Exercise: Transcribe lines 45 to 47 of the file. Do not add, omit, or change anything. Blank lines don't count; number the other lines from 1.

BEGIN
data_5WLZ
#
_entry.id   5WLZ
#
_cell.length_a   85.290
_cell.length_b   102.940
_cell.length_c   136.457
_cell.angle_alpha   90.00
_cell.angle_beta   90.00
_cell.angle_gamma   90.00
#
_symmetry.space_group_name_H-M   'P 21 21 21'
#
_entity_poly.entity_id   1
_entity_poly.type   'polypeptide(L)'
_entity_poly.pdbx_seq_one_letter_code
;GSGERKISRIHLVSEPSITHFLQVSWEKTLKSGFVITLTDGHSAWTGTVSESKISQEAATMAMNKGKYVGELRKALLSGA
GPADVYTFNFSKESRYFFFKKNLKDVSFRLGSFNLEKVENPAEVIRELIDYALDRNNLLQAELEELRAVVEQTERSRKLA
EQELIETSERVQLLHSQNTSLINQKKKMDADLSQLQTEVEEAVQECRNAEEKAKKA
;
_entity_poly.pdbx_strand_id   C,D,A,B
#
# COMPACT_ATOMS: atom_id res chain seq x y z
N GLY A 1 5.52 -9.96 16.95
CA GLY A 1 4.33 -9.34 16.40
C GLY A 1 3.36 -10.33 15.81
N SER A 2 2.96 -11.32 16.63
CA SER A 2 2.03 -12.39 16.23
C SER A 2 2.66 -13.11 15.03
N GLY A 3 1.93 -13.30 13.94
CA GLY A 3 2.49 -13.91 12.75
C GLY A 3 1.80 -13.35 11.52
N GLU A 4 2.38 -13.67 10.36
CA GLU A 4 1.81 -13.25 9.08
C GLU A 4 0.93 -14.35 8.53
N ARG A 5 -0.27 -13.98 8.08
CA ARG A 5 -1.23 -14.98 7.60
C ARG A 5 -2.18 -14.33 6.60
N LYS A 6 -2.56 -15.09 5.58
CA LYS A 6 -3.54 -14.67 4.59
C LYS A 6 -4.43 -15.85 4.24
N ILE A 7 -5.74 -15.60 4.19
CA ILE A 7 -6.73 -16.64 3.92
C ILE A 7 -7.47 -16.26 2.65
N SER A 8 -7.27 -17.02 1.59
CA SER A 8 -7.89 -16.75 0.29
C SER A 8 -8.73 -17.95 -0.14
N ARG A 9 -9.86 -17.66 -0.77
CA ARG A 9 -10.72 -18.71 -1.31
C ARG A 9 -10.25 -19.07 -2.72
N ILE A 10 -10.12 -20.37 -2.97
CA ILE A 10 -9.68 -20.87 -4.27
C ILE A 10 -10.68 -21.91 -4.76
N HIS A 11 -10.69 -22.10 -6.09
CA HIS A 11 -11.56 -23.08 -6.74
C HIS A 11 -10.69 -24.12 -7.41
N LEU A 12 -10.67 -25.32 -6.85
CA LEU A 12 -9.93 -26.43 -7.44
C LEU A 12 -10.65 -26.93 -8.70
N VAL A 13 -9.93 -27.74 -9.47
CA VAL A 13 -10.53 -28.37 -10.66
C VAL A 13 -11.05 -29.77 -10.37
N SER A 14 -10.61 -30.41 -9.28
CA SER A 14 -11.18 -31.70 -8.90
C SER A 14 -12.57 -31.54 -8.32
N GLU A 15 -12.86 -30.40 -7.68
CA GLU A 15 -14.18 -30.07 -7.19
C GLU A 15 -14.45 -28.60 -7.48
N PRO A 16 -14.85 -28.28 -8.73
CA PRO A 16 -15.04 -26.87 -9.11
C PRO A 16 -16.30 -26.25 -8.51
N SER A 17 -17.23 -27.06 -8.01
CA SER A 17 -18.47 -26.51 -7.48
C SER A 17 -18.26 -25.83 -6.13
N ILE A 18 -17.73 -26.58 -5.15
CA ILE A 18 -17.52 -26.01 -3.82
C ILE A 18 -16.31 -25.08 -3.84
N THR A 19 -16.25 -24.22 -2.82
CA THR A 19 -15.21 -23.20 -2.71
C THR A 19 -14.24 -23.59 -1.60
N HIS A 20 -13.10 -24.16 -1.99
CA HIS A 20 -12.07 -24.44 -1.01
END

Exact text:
N SER A 8 -7.27 -17.02 1.59
CA SER A 8 -7.89 -16.75 0.29
C SER A 8 -8.73 -17.95 -0.14